Va. Legislative Black Caucus Introduces 2014 Legislative Agenda

Margaret Summers | 1/9/2014, noon
Reproductive rights, Medicaid expansion and limits on celebratory gunfire are among the items on the Virginia Legislative Black Caucus 2014 ...
Members of the Virginia Legislative Black Caucus introduce their 2014 legislative agenda during a news conference at the state Capitol on Jan. 8. From left are Delegate Rosalyn R. Dance (D-63rd District), state Sen. and caucus chair Mamie E. Locke (D-2nd District), Delegate Delores L. McQuinn (D-70th District) and state Sen. Henry L. Marsh (D-16th District). (Courtesy photo)

Reproductive rights, Medicaid expansion and limits on celebratory gunfire are among the items on the Virginia Legislative Black Caucus 2014 agenda.

Several African-American delegates and senators marked the first day of the General Assembly session on Wednesday by introducing their agenda during a press conference at the state Capitol.

The group is hopeful its agenda will break through any efforts to block it in the GOP-led House of Delegates.

“We are going into this year’s session with optimism because we will have a Democratic governor, lieutenant governor and attorney general,” said Second District Sen. Mamie E. Locke (D-Hampton), who chairs the caucus. “We think this year we may have a better chance of our bills being passed.”

The 18-member Virginia Legislative Black Caucus works to improve political, social, educational and economic conditions for the Commonwealth’s African-Americans and other underrepresented groups. Its annual legislative agenda results from researching the status of these constituents and seeking ways to bring about social change legislatively.

Locke said not all of the measures it supports are authored by African-American delegates and senators.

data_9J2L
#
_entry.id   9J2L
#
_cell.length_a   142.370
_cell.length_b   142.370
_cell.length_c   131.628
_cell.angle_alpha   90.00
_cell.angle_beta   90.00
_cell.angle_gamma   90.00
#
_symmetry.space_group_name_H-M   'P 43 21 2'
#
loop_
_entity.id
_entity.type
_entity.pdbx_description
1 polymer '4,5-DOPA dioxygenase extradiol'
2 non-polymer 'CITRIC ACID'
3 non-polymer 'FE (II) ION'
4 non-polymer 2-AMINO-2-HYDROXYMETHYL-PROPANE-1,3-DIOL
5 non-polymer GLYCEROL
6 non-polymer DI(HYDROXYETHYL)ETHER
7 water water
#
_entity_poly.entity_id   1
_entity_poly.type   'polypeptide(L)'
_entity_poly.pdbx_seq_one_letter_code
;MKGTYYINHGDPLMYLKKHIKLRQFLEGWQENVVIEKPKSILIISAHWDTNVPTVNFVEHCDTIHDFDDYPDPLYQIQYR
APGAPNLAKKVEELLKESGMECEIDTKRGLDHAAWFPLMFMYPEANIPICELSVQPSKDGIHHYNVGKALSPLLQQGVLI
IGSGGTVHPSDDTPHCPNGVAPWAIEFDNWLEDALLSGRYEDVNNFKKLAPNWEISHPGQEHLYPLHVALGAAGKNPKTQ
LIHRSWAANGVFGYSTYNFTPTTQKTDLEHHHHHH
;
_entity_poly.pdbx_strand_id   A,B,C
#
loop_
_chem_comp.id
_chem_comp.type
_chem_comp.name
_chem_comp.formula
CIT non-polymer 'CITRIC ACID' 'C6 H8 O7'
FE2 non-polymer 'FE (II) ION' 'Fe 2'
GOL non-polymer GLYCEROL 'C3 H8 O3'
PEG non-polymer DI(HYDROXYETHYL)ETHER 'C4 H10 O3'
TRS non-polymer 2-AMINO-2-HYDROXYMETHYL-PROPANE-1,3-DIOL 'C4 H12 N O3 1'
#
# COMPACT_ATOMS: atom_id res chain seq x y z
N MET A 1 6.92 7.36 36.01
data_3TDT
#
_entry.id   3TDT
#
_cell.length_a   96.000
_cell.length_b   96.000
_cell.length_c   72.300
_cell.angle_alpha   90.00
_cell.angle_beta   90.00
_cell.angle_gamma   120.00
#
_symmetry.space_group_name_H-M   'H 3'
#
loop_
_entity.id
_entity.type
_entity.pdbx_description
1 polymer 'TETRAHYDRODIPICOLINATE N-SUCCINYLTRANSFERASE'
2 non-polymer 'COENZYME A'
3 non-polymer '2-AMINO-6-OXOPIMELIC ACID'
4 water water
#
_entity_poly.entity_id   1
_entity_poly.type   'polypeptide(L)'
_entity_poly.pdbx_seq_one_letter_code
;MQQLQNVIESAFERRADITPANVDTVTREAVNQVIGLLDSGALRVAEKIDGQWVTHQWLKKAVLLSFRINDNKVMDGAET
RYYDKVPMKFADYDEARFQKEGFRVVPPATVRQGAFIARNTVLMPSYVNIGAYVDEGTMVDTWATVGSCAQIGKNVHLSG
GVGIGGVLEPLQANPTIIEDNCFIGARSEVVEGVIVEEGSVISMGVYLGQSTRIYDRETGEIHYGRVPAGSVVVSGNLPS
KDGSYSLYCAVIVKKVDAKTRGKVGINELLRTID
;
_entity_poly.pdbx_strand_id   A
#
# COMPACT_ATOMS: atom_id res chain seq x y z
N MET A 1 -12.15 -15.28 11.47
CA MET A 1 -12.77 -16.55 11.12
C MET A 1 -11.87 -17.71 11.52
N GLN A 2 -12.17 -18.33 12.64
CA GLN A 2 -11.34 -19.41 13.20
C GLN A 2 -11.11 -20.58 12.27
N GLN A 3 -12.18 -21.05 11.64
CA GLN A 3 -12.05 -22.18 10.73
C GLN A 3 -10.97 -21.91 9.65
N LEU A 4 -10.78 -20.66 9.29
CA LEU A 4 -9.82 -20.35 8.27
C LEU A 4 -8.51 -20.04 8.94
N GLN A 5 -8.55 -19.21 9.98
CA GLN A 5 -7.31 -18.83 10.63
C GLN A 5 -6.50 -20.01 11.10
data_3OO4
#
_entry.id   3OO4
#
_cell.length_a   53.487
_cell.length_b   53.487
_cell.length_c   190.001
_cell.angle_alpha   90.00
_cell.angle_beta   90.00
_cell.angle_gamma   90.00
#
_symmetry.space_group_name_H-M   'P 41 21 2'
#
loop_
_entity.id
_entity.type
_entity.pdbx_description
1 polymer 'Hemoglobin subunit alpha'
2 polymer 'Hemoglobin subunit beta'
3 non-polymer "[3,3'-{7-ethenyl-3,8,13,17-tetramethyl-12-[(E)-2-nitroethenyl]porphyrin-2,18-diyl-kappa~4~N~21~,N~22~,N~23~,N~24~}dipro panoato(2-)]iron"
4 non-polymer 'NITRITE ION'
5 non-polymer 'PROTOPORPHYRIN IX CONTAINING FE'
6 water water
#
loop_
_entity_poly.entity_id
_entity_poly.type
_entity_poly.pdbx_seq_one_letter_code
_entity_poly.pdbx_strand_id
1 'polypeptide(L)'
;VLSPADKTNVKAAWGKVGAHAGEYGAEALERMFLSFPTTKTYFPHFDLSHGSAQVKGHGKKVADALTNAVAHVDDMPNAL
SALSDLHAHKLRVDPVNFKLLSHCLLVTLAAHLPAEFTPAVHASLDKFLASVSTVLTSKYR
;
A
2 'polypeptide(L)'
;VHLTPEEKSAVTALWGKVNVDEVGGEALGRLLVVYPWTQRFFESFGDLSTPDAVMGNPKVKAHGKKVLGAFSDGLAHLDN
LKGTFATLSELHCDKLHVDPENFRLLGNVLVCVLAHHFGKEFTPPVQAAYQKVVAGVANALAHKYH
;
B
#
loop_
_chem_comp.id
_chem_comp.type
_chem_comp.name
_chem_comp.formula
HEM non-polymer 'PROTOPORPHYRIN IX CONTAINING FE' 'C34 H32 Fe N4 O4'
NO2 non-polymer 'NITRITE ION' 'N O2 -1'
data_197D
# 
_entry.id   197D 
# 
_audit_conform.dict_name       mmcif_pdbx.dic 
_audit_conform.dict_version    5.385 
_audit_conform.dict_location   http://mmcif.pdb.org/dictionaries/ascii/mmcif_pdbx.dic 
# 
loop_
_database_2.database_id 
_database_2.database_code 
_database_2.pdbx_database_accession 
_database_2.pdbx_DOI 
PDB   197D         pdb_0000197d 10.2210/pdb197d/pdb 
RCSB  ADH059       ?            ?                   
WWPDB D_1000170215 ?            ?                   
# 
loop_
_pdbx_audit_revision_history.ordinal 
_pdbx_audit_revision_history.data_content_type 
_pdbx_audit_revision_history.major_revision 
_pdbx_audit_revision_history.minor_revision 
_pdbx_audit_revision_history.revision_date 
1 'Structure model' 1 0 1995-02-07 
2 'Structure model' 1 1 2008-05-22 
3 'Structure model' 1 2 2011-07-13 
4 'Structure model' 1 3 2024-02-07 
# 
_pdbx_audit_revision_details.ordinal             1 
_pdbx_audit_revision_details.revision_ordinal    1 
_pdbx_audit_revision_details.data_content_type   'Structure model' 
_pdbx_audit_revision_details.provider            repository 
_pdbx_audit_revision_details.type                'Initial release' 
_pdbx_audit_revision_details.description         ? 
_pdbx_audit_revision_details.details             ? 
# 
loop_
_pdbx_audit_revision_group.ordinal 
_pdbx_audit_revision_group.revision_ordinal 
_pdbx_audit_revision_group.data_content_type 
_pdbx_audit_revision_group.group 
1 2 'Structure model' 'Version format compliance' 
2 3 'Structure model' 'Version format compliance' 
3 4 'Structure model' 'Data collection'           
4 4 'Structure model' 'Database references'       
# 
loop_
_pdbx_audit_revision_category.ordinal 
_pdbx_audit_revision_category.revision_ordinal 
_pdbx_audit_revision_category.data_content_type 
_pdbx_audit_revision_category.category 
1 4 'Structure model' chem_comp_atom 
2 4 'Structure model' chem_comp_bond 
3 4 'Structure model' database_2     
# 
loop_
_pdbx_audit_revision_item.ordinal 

“But they are bills we are adamant about passing, and they are high up on our agenda,” she said.

One such bill pushes for Medicaid expansion and was supported by Democratic Gov. Terry McAuliffe during his campaign. Under the federal Affordable Care Act, states can opt for Medicaid expansion. In Virginia, it would mean 400,000 low-income residents would have health care.

“The federal government will pay for expansion for three years,” Locke said. “If Virginia doesn’t accept Medicaid expansion, affected Virginians could move to those states which have it, taking Virginia’s tax dollars with them. That makes no sense.”

The agenda calls for repeal of laws and policies that place restrictions on women’s reproductive rights, Locke said. Among them is the “TRAP” or Targeted Regulation of Abortion Providers, which requires first trimester abortion clinics to meet the same construction specifications as newly built hospitals, and the mandatory ultrasound law, which requires women to undergo an ultrasound procedure before having an abortion.

Job creation, workforce development and training, and small business development are among the economic items on the agenda.

“Either these or other economic measures pass legislatively, or by executive order from the governor,” Locke said.

An agenda item calling for restrictions on celebratory gunfire in Virginia’s cities was prompted by incidents of individuals being injured by bullets from guns fired in the air.

“A boy in my district who was hit by gunfire on New Year’s Eve had to go to a hospital for surgery,” Locke said. “A child, who lived in the district of state Sen. Henry L. Marsh (D-16th), was killed by a celebratory stray bullet.”

To ensure that these and other agenda items pass during this year’s legislative session, which ends in March, Locke encourages grassroots participation in the legislative process.

“I always tell constituents I address in my district’s town meetings that they have a right to come to Richmond and voice their opinions,” she said. “We (caucus members) tell our constituents to attend General Assembly gatherings in large numbers.”